Serum immunoglobulin E
The total serum IgE was measured by the Regional Immunology Laboratory, Southampton General Hospital, by ELISA, using a monoclonal anti-IgE antibody developed in-house and a commercially available anti-IgE antibody (Dako, High Wycombe, UK).
The principal outcome variables were as follows: maximum percentage fall in FEV1 during the first 2 h following allergen challenge (EAR) and between 3 and 8 h after allergen challenge (LAR), and changes in histamine responsiveness 24 h postallergen challenge. The primary outcome on which power calculation was performed was the maximum fall in FEV1 during the LAR. Studies of intersubject variability and reproducibility of late-phase responses have shown that in order to demonstrate a 30% reduction in the LAR, with 95% power and probability of <5% of the difference occurring by chance, 12 subjects are needed 20. The changes in FEV1 were also expressed as areas under the curve (AUC) for the EAR and LAR. The AUC was calculated using trapezoid integration as the area between the curve and the x-axis and divided by the duration (first 2 h for the EAR and 3–8 h for the LAR) over which the AUC was calculated. Comparisons of changes in maximum percentage falls in FEV1, AUC for the EAR and LAR, and provocative dose causing a 20% fall in FEV1 (PC20) as a result of treatment with SRL172 or placebo were performed using formal analysis of variance models (ANOVA). Within-group changes in the same were made by paired t-test. The changes during the course of the study in IL-5 production in vitro and serum IgE levels relative to the first measurement were expressed as AUC by trapezoid integration of the percentage change at the three time-points. This test was used as it takes into account the dynamics of IgE and IL-5 over the whole course of the study and does not rely on individual time-points alone. The AUC in the two treatment arms were then compared by Mann-Whitney U-test, assuming a non-normal distribution. The changes in IgE levels and IL-5 synthesis in the two treatment groups were also compared using the Fisher's exact test.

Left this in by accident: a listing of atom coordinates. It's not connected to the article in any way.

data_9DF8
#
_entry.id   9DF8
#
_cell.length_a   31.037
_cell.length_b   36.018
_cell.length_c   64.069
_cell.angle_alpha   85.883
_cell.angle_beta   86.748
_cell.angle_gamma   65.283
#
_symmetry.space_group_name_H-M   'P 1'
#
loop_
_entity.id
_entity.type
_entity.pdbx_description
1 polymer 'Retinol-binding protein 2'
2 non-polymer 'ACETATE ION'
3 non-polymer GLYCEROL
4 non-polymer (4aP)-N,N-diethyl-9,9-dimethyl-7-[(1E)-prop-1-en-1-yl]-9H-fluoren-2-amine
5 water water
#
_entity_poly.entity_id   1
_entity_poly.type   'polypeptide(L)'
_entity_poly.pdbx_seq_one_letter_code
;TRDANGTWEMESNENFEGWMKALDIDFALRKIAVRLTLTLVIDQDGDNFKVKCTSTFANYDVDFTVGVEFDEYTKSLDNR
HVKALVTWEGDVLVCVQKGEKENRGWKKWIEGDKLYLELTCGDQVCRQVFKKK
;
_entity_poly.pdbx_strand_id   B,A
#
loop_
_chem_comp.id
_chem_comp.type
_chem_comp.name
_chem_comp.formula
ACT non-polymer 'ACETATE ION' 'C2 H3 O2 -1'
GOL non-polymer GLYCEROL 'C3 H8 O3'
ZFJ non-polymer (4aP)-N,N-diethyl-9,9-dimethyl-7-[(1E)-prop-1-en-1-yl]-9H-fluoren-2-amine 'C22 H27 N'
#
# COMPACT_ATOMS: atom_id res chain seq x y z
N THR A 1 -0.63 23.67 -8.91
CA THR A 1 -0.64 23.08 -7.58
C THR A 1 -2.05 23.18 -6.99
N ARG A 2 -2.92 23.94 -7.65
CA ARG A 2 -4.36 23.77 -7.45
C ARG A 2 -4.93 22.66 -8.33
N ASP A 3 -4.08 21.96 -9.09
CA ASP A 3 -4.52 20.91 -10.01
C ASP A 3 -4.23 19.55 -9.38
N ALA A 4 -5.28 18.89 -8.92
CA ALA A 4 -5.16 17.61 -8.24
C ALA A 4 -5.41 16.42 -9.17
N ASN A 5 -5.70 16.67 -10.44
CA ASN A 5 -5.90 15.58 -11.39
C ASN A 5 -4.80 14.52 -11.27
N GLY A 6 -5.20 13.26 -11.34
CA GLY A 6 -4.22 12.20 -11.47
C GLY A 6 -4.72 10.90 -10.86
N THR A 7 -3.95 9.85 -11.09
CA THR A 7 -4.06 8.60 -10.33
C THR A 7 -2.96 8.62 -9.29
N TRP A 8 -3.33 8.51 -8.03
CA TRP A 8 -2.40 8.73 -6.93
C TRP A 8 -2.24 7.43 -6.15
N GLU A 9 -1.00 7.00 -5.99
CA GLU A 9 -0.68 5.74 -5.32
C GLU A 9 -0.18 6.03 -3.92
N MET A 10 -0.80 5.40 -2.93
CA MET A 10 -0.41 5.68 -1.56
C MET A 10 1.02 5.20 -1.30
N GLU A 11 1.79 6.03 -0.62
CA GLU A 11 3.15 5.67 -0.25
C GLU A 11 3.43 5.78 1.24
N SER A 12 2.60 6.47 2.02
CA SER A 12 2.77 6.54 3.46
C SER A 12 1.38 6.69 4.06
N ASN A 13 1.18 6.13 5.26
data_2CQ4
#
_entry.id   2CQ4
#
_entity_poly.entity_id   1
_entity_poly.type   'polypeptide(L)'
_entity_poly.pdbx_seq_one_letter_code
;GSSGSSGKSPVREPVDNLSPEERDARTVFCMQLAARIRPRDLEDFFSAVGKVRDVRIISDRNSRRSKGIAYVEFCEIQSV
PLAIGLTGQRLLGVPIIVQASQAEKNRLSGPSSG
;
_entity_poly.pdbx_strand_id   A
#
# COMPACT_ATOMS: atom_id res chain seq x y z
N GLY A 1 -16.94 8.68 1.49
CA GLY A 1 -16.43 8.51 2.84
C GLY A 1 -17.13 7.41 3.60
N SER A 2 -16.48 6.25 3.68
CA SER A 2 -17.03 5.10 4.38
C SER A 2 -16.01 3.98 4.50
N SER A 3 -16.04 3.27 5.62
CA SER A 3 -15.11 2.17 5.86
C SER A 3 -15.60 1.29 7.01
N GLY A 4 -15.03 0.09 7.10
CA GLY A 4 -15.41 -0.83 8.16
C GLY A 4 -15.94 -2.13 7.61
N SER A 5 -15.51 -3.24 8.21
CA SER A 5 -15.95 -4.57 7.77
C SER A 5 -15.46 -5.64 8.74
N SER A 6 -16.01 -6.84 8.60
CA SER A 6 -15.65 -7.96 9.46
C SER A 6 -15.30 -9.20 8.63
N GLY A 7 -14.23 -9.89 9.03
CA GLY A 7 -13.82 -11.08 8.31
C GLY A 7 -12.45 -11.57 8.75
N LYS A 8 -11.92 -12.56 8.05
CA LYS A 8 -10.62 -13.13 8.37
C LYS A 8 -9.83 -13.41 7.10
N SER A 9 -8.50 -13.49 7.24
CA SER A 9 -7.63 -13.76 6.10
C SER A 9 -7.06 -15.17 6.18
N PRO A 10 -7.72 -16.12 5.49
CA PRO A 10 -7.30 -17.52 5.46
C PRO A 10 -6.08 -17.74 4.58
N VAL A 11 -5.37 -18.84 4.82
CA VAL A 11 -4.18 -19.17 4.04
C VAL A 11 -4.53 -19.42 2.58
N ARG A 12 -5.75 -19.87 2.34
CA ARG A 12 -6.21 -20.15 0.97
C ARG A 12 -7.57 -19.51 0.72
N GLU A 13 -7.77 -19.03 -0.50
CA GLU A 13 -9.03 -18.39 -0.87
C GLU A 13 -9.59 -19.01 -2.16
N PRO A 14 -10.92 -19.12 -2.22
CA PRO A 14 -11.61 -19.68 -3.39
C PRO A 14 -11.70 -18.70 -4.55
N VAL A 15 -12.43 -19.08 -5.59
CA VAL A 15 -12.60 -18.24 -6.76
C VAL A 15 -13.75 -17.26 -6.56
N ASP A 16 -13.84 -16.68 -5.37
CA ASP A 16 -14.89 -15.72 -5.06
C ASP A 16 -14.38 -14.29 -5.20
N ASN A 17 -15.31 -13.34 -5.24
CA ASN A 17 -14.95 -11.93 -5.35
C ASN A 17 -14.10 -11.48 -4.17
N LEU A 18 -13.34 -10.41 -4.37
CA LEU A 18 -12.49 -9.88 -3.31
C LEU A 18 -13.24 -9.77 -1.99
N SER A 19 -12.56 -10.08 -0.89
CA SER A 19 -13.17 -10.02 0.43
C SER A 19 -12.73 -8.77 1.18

Treatment was well tolerated by all subjects and all the haematological, biochemistry tests or urinalysis were normal throughout the study.
Baseline airways responses